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Rockin' in the Free World

Cinematographer Diana Olifirova offers insights into her work on the comedy series We Are Lady Parts.

The comedy series We Are Lady Parts follows the eponymous all-Muslim women punk band as they juggle their lives and passions while chasing their musical ambitions in London. Behind the scenes, showrunner and director Nida Manzoor teamed with cinematographer Diana Olifirova for all six episodes of the first season.

Olifirova and gaffer Carolina Shmidtholstein collaborated with Panalux for lighting package. "Carolina's core lighting lineup for studio included a mix of everything - remotely controlled Geminis, LiteMats, Velvets, Asteras, as well as Molebeam, nine-light Maxi Brutes and big tungsten heads," the cinematographer shares. "We also were among the first ones to try the Panalux Sonara 4:4, which is an extremely powerful LED. We used it in Episode 1 for the scene where Amina [Anjana Vasan] has a 'sand dunes' fantasy moment."

Throughout the series, the band practice in the apartment of lead singer-guitarist Saira [Sarah Kameela Impey]. "For each song performed in the Saira's Bedsit, the team tried to make the light be dynamic, in sync with the song and mood of the moment, programmed live to camera and the beat of the music," Olifirova explains. "We had an idea to ask design for ceiling pieces with translucent panels where we were able to shine moving lights through in various angles and colors.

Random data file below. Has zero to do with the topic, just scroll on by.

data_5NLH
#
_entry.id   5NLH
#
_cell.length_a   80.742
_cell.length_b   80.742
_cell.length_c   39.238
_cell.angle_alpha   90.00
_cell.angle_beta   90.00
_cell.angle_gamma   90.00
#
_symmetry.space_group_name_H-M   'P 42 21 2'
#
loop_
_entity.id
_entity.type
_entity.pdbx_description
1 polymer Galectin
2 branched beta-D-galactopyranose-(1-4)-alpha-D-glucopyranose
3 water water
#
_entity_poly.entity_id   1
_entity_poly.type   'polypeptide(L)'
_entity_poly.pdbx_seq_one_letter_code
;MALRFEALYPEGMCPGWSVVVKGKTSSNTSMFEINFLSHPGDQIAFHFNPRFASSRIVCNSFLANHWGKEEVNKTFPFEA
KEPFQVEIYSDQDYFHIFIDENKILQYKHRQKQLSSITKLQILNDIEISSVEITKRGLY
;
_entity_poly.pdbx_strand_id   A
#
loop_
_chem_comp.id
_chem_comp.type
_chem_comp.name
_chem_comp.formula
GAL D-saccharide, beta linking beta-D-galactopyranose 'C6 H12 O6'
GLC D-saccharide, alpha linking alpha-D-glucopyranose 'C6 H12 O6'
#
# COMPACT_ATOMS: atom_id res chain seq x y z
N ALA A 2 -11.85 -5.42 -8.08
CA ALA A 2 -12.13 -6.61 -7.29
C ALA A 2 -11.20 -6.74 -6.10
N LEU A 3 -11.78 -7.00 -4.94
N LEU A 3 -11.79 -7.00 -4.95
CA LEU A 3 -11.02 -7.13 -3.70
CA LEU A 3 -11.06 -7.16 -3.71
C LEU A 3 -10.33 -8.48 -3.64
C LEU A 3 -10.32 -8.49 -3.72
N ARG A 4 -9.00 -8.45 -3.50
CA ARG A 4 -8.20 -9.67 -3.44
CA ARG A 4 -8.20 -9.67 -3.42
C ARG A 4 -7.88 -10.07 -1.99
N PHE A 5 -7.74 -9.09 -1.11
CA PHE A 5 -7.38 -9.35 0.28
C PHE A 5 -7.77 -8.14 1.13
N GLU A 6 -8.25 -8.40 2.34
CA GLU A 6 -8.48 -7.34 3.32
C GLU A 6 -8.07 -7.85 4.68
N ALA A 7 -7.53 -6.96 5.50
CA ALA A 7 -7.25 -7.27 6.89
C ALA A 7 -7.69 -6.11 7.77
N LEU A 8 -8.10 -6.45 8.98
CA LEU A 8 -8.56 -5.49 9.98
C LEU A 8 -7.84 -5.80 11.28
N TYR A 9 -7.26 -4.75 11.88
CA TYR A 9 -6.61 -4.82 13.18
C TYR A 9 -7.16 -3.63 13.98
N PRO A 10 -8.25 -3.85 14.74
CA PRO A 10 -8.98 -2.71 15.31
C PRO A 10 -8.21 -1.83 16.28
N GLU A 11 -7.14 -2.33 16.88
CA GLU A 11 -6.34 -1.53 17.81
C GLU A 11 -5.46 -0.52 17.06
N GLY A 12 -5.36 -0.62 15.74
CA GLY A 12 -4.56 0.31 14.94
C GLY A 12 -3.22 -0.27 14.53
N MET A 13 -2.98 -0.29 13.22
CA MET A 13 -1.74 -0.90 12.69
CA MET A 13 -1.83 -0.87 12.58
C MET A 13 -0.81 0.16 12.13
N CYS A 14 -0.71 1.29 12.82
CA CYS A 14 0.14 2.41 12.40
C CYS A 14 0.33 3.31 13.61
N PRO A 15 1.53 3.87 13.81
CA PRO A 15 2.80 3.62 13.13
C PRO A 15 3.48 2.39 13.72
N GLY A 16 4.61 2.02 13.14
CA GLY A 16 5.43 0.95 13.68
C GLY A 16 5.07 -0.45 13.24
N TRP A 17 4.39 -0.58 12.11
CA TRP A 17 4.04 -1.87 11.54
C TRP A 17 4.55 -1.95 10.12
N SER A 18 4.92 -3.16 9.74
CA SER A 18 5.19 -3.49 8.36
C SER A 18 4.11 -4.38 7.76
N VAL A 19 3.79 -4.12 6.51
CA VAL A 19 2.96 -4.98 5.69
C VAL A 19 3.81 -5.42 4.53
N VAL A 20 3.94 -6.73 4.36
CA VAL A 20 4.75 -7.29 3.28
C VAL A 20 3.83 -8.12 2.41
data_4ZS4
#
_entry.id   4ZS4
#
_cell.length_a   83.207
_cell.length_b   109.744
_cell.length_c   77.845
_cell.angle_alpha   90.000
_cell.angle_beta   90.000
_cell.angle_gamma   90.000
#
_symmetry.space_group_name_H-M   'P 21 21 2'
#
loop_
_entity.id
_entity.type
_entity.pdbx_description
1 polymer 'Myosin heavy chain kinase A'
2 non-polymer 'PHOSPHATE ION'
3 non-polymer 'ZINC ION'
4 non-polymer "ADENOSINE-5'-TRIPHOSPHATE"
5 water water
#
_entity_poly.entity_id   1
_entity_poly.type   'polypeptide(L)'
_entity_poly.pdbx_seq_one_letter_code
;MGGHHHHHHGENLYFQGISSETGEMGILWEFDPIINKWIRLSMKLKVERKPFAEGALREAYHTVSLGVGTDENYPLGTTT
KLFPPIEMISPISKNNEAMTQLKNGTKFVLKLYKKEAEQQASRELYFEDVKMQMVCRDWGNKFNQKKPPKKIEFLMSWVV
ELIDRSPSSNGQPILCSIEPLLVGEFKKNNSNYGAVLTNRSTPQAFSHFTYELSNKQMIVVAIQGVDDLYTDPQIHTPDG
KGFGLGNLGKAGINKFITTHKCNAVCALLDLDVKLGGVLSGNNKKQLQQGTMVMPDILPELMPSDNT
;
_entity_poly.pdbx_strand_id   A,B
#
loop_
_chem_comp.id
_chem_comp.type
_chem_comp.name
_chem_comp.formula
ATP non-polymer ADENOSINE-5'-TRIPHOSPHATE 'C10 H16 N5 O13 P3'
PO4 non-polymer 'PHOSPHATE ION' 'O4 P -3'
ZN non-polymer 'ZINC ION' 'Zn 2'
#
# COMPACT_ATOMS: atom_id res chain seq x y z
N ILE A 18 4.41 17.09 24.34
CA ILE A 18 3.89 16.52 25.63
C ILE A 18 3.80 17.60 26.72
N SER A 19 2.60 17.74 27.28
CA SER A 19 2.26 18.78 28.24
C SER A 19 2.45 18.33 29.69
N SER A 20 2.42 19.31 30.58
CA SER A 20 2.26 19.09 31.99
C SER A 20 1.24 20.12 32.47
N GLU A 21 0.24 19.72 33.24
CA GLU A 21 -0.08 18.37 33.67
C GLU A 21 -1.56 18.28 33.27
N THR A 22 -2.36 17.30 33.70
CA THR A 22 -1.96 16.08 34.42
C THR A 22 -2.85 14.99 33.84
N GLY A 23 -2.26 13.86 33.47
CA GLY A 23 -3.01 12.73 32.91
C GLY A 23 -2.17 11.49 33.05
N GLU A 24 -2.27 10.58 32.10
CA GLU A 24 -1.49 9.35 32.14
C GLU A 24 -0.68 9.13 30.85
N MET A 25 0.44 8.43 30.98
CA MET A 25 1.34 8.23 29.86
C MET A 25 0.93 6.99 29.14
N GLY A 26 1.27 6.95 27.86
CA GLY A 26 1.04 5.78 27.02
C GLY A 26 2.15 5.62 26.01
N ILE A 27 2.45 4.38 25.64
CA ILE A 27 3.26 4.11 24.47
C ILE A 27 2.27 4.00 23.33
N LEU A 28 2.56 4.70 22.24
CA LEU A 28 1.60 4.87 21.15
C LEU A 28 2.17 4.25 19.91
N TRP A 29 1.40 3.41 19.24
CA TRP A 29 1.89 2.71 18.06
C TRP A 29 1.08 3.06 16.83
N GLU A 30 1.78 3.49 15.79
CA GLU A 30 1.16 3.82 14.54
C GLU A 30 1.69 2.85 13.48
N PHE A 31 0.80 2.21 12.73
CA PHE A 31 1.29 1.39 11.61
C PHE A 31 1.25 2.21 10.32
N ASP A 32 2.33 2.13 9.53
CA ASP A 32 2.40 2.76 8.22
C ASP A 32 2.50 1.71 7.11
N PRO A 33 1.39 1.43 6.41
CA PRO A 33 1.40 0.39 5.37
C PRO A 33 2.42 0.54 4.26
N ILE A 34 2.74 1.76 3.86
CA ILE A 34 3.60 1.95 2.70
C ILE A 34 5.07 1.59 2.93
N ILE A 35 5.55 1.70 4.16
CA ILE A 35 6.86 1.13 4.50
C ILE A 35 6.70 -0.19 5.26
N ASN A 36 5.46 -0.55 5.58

"I am a big fan of 'Elvis' [checkerboard-pattern] bounce with the mix of silver and gold, so we would experiment with it within every setting to make the image more vivid," the cinematographer continues. "We used a lot of hard light and a little diffusion."

Additionally, Olifirova was always on the lookout for ways to support the narrative through the use of color in the lighting. "I love using color, so the gel list was extensive," she notes. "It all depends on the moment, when actors are in their costumes and what color would benefit them at that particular point. I am never scared of creating my own bespoke, complex color solutions for a scene, and this is one of the things I enjoy the most in cinematography - the freeness to experiment, be curious and discover new ways of telling the story and transferring the emotion onto the viewer."